Thursday, July 26, 2012

The Tripartite Commission

The Olympics is a place where the best athletes on the planet come together. That's pretty obvious. But there's always that little catch of limiting the number of athletes per country, and there are always those athletes from minor, inconsequential sports nations that clearly have no chance at doing anything but going out meekly in the first round of whatever event they're in and just seem to be there to make up the numbers. And boy, doesn't it seem strange that every single competing nation managed to qualify someone somewhere? You'd think sooner or later one of these countries would fail to qualify anyone. How do the Vanuatus and St. Lucias and Albanias and Mongolias and Equatorial Guineas of the world keep managing to get someone into the Olympics?

Their qualification is the work of the Tripartite Commission.

The Tripartite Commission springs into action after all the events have determined what nations are sending which and how many people to the Olympics. In team events, every one of those spots is accounted for in qualifying. But in individual events, a couple spaces are held open. Sometimes, additional slots become available when someone who has qualified drops out.

Major nations like the United States, China, Russia, Australia, France, Great Britain, and just generally anyone who you'd expect to see on a medal stand once in a while don't need these slots. The Tripartite Commission is concerned with nations that have sent six or fewer athletes to the previous two Olympics (and, one would think, anyone over that average that has somehow not managed to qualify a single person this time around). Those nations are eligible to be allocated slots.

Those nations send applications to the Tripartite Commission nominating their nations' best athletes in the sports that have slots available. There are still minimum qualifying standards for these places, so you can't just send anyone. No more Eddie The Eagles.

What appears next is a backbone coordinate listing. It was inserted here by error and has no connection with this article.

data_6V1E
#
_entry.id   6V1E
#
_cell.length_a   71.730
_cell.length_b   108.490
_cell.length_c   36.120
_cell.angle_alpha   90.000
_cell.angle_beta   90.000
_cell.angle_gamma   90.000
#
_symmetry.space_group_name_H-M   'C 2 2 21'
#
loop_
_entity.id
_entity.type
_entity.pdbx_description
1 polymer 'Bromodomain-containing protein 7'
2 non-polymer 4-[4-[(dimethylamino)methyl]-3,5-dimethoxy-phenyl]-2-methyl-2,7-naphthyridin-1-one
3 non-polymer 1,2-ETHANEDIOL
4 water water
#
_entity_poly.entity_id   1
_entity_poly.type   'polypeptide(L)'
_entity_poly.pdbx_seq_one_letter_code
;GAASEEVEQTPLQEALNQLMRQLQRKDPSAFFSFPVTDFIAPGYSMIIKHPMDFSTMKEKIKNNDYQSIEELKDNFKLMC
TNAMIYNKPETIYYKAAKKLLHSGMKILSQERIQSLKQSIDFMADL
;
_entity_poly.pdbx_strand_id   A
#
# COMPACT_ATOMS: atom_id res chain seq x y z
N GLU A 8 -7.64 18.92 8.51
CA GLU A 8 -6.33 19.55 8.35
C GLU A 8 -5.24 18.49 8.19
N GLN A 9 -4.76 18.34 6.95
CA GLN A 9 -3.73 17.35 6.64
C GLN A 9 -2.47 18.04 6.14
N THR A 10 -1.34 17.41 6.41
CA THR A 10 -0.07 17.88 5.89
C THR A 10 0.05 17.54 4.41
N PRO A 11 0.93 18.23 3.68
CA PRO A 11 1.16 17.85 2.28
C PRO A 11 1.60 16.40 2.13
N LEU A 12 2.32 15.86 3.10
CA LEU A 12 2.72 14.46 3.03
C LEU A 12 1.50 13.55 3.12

Athletics (aka track and field) and swimming are used as essentially last-resort sports. While applying nations can request spots for athletes in those sports normally, if a nation can't get anyone qualified anywhere else and still need to send that one athlete, it's a simple matter to just hold another heat of the 100-meter dash or the 50- or 100-meter freestyle (the absolute last-resort events) and slot in the nation's best runner or swimmer there. They're the simplest sports in execution (just run or swim to the other side of the track as fast as you can), and besides, it's easier than adding an extra name to a bracket, as would be the case in sports like boxing, archery or judo.

For instance, here's the qualification breakdown for athletics. in the men's marathon, the Tripartite Commission selections- noted on the Wikipedia page as 'Universality', a principle the Commission tries to meet- are Zatara Lunga of DR Congo, Mithqal Al-Abbadi of Jordan, Marcel Tschopp of Liechtenstein, Mike Tebulo of Malawi, and Augusto Ramos Soares of Timor-Leste. In the women's marathon, the selections are Triyaningsih of Indonesia, Mamoroallo Tjoka of Lesotho, Ni Lar San of Myanmar, Claudette Musakakindi of Rwanda, and Juventina Napoleao of Timor-Leste. As for the last-resort events, 31 men and 16 women are in the 100 meter dash on the back of the Tripartite Commission. 24 men and 31 women are in the 50-meter freestyle this way, as are 21 men and 16 women (and not the same men and women) in the 100-meter freestyle. Note that several more were projected to need the Tripartite Commission as well, but managed to set an Olympic qualifying time and get in on merit.

Here's a PDF copy of the rules for London.

Once all the applications are in, the Tripartite Commission convenes and makes their selections, in all the events, simultaneously. Their task is to qualify the best athletes they can using the available slots while still making sure every country is able to at least send the one person. In the circumstance that they can't find enough people from qualifying nations to fill the available slots in a particular sport, the Tripartite Commission will simply hand those slots back to the sport to be filled with whoever would have normally qualified next, so if you're paying attention around that time, you will still see major-nation athletes who barely missed the cut in qualification also hoping the Tripartite Commission will call their name- and every so often they do. For the women's boxing competition, making its debut this year, about 30% of the field was filled by the Tripartite Commission, so for them, they just decided to go ahead and take the best available boxers overall, clearing the way for the selection of, among others, American Queen Underwood.

And that's why you're taking multiple pee breaks during the Parade of Nations.

You. Not me.

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